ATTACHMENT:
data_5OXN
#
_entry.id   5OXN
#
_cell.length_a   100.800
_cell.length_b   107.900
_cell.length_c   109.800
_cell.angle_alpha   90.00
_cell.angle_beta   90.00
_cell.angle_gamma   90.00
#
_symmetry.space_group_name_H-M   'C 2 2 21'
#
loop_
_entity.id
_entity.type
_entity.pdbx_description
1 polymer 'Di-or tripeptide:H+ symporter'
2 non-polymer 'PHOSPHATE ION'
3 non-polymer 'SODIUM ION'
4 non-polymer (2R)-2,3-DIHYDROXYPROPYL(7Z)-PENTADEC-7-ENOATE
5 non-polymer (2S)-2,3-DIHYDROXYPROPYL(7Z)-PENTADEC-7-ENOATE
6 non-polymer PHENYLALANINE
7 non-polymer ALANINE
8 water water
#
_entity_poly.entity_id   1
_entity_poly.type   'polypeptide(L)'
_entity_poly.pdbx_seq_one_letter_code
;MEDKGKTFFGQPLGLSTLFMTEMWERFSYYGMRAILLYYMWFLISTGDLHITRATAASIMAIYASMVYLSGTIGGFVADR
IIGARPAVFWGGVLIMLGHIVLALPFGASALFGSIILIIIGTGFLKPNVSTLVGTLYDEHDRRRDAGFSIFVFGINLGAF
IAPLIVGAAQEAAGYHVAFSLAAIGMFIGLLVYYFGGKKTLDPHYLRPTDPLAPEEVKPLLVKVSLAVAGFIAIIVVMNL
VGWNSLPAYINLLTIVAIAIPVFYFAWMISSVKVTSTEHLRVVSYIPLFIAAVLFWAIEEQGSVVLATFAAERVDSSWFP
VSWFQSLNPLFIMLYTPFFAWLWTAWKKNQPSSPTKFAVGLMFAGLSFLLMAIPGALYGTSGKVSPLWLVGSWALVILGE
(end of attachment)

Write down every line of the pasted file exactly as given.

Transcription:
data_5OXN
#
_entry.id   5OXN
#
_cell.length_a   100.800
_cell.length_b   107.900
_cell.length_c   109.800
_cell.angle_alpha   90.00
_cell.angle_beta   90.00
_cell.angle_gamma   90.00
#
_symmetry.space_group_name_H-M   'C 2 2 21'
#
loop_
_entity.id
_entity.type
_entity.pdbx_description
1 polymer 'Di-or tripeptide:H+ symporter'
2 non-polymer 'PHOSPHATE ION'
3 non-polymer 'SODIUM ION'
4 non-polymer (2R)-2,3-DIHYDROXYPROPYL(7Z)-PENTADEC-7-ENOATE
5 non-polymer (2S)-2,3-DIHYDROXYPROPYL(7Z)-PENTADEC-7-ENOATE
6 non-polymer PHENYLALANINE
7 non-polymer ALANINE
8 water water
#
_entity_poly.entity_id   1
_entity_poly.type   'polypeptide(L)'
_entity_poly.pdbx_seq_one_letter_code
;MEDKGKTFFGQPLGLSTLFMTEMWERFSYYGMRAILLYYMWFLISTGDLHITRATAASIMAIYASMVYLSGTIGGFVADR
IIGARPAVFWGGVLIMLGHIVLALPFGASALFGSIILIIIGTGFLKPNVSTLVGTLYDEHDRRRDAGFSIFVFGINLGAF
IAPLIVGAAQEAAGYHVAFSLAAIGMFIGLLVYYFGGKKTLDPHYLRPTDPLAPEEVKPLLVKVSLAVAGFIAIIVVMNL
VGWNSLPAYINLLTIVAIAIPVFYFAWMISSVKVTSTEHLRVVSYIPLFIAAVLFWAIEEQGSVVLATFAAERVDSSWFP
VSWFQSLNPLFIMLYTPFFAWLWTAWKKNQPSSPTKFAVGLMFAGLSFLLMAIPGALYGTSGKVSPLWLVGSWALVILGE